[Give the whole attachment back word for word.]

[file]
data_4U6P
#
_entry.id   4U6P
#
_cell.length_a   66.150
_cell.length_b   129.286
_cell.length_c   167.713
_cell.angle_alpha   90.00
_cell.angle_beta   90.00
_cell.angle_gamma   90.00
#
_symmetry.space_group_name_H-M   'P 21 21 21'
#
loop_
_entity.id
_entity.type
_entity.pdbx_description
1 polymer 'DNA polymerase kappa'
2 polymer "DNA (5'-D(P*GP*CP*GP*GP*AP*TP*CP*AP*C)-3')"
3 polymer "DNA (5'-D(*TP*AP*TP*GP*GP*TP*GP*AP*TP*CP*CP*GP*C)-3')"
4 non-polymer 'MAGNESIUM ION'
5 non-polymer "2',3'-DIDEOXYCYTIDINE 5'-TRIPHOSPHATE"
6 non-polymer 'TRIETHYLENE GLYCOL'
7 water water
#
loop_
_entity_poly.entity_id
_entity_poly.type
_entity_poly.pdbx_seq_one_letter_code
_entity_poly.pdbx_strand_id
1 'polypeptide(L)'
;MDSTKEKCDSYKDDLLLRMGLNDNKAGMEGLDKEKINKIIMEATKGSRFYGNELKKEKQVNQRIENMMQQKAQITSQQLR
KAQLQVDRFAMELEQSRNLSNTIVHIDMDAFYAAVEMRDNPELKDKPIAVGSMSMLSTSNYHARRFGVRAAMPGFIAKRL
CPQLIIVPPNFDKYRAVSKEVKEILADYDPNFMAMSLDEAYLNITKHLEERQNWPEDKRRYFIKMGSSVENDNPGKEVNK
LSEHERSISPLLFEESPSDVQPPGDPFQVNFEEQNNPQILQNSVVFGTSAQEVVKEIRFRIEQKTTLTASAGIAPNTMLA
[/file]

data_4U6P
#
_entry.id   4U6P
#
_cell.length_a   66.150
_cell.length_b   129.286
_cell.length_c   167.713
_cell.angle_alpha   90.00
_cell.angle_beta   90.00
_cell.angle_gamma   90.00
#
_symmetry.space_group_name_H-M   'P 21 21 21'
#
loop_
_entity.id
_entity.type
_entity.pdbx_description
1 polymer 'DNA polymerase kappa'
2 polymer "DNA (5'-D(P*GP*CP*GP*GP*AP*TP*CP*AP*C)-3')"
3 polymer "DNA (5'-D(*TP*AP*TP*GP*GP*TP*GP*AP*TP*CP*CP*GP*C)-3')"
4 non-polymer 'MAGNESIUM ION'
5 non-polymer "2',3'-DIDEOXYCYTIDINE 5'-TRIPHOSPHATE"
6 non-polymer 'TRIETHYLENE GLYCOL'
7 water water
#
loop_
_entity_poly.entity_id
_entity_poly.type
_entity_poly.pdbx_seq_one_letter_code
_entity_poly.pdbx_strand_id
1 'polypeptide(L)'
;MDSTKEKCDSYKDDLLLRMGLNDNKAGMEGLDKEKINKIIMEATKGSRFYGNELKKEKQVNQRIENMMQQKAQITSQQLR
KAQLQVDRFAMELEQSRNLSNTIVHIDMDAFYAAVEMRDNPELKDKPIAVGSMSMLSTSNYHARRFGVRAAMPGFIAKRL
CPQLIIVPPNFDKYRAVSKEVKEILADYDPNFMAMSLDEAYLNITKHLEERQNWPEDKRRYFIKMGSSVENDNPGKEVNK
LSEHERSISPLLFEESPSDVQPPGDPFQVNFEEQNNPQILQNSVVFGTSAQEVVKEIRFRIEQKTTLTASAGIAPNTMLA